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[stan-shuh n] /ˈstæn ʃən/
an upright bar, beam, post, or support, as in a window, stall, ship, etc.
verb (used with object)
to furnish with stanchions.
to secure by or to a stanchion or stanchions.
Origin of stanchion
late Middle English
1375-1425; late Middle English stanchon < Old French estanchon, equivalent to estanche (variant of estance, probably < Vulgar Latin *stantia, equivalent to Latin stant- (stem of stāns), present participle of stāre to stand + -ia -y3) + -on noun suffix Unabridged
Based on the Random House Dictionary, © Random House, Inc. 2015.
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Examples from the web for stanchion
  • His body ricochets off a steel stanchion, sending him into an uncontrollable spin.
  • stanchion barns are typically enclosed on all sides.
  • The main question in your letter is whether one end of the control line may be attached to a temporary guardrail stanchion.
  • Sixty three percent of the state's dairy farm operators milk their herd with a stanchion or tie stall barn.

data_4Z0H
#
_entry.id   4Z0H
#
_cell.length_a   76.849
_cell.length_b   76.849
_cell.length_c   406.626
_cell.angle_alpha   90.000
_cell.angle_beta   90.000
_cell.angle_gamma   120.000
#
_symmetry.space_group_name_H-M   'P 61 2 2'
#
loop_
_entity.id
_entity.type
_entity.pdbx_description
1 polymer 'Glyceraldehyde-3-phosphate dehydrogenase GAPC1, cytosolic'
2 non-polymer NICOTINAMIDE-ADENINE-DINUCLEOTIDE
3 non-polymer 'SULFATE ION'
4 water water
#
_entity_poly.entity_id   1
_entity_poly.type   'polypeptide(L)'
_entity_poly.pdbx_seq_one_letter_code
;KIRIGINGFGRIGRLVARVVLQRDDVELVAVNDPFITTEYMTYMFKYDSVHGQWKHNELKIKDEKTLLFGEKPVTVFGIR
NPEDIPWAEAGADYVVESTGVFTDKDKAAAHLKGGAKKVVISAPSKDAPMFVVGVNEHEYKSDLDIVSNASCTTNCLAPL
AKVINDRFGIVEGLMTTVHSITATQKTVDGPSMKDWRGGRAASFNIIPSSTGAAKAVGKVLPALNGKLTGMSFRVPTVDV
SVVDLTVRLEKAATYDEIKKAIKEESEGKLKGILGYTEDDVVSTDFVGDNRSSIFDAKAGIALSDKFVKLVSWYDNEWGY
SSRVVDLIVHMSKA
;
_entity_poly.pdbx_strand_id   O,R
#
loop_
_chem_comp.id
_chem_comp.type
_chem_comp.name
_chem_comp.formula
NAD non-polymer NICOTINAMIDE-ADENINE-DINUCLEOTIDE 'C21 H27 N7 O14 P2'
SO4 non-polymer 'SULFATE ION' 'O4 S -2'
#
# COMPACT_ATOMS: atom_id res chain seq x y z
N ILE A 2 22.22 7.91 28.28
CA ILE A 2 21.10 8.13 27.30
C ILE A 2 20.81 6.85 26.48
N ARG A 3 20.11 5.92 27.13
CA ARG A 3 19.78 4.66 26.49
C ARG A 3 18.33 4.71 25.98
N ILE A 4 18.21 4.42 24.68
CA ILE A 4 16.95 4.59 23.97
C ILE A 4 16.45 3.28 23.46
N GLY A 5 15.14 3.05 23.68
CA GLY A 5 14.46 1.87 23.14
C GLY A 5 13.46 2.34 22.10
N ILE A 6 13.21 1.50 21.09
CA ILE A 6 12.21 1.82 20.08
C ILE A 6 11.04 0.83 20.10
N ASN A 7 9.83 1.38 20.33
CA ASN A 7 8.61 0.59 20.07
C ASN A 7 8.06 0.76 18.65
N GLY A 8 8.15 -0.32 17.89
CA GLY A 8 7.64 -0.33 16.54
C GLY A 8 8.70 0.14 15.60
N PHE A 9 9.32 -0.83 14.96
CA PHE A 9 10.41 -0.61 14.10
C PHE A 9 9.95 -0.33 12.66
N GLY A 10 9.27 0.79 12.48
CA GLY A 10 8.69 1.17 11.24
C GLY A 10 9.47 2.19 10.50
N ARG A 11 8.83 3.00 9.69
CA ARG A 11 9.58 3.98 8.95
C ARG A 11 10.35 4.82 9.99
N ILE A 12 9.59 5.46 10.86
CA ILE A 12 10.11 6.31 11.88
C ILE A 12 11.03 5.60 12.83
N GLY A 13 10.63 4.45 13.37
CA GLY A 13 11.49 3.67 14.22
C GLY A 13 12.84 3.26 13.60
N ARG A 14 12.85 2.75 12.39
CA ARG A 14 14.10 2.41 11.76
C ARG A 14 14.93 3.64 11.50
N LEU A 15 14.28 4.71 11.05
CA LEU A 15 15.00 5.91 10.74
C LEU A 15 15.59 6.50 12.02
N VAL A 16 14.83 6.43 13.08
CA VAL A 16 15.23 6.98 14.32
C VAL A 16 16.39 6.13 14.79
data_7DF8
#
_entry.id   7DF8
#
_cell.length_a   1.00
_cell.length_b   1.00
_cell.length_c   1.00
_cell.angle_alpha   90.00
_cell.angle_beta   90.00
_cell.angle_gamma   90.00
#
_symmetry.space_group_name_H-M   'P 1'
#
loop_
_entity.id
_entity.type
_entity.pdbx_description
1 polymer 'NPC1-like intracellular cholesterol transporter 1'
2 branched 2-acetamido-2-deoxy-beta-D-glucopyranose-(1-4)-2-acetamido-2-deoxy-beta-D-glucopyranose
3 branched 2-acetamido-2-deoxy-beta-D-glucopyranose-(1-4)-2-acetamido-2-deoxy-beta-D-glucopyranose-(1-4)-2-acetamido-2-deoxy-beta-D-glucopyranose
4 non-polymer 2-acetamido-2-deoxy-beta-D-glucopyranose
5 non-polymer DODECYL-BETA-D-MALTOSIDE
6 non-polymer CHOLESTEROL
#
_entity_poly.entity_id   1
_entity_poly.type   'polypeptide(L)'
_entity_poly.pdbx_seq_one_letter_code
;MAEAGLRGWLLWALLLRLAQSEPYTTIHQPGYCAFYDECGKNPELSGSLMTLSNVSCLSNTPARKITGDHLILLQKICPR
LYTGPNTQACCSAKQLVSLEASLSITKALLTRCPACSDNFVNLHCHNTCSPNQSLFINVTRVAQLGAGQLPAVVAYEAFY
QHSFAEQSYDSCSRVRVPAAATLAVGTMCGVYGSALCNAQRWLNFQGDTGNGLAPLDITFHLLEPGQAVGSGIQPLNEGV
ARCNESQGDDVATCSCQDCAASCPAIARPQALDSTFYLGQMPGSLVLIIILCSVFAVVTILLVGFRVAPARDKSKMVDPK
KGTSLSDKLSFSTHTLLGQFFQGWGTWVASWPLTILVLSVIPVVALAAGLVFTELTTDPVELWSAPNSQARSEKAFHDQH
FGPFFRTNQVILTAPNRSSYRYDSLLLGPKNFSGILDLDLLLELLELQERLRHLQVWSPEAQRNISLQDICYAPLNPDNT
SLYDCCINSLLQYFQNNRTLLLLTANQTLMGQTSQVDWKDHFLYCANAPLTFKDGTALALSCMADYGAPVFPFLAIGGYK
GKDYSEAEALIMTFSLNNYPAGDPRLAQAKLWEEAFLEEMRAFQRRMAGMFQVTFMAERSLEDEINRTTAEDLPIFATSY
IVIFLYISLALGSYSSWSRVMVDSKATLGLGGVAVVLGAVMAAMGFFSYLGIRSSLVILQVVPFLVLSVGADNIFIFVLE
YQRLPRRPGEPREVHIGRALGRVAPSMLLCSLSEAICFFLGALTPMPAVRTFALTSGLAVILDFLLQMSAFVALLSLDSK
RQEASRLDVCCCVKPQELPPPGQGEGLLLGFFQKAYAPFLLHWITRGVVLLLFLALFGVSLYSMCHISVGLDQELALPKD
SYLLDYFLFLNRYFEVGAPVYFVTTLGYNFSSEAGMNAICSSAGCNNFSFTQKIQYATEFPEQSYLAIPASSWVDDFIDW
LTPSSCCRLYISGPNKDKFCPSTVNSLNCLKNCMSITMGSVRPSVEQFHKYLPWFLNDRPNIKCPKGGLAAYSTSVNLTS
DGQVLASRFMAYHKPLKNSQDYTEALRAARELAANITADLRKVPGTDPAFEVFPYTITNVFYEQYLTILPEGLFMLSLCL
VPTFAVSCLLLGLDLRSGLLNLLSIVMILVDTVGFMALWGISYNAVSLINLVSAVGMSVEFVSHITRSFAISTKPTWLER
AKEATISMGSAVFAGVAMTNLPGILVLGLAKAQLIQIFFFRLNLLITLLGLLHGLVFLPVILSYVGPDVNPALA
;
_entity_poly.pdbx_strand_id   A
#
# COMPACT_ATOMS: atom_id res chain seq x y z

• The stanchion shall be attached to the roof bow or a reinforced panel in the ceiling.
  • Run the chain or cable around a thwart or stanchion.
  • Provide custom stanchion upright supports for supporting sump pump control panel.
  • Equip each cable stanchion with two spare cable arms and six spare insulators for future use.
  • Floor stanchion and piping tangled in damaged overhead electrical conduits.
  • The stern section lies on its starboard side with the spanker mast step and hold stanchion on the centerline keelson.
British Dictionary definitions for stanchion


any vertical pole, rod, etc, used as a support
(transitive) to provide or support with a stanchion or stanchions
Word Origin
C14: from Old French estanchon, from estance, from Vulgar Latin stantia (unattested) a standing, from Latin stāre to stand
Collins English Dictionary - Complete & Unabridged 2012 Digital Edition
© William Collins Sons & Co. Ltd. 1979, 1986 © HarperCollins
Publishers 1998, 2000, 2003, 2005, 2006, 2007, 2009, 2012
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Word Origin and History for stanchion

mid-14c., from Old French estanchon "prop, brace, support" (French étançon), probably from estant "upright," from present participle of ester "be upright, stand," from Latin stare "to stand," from PIE root *sta- "to stand" (see stet).

Online Etymology Dictionary, © 2010 Douglas Harper
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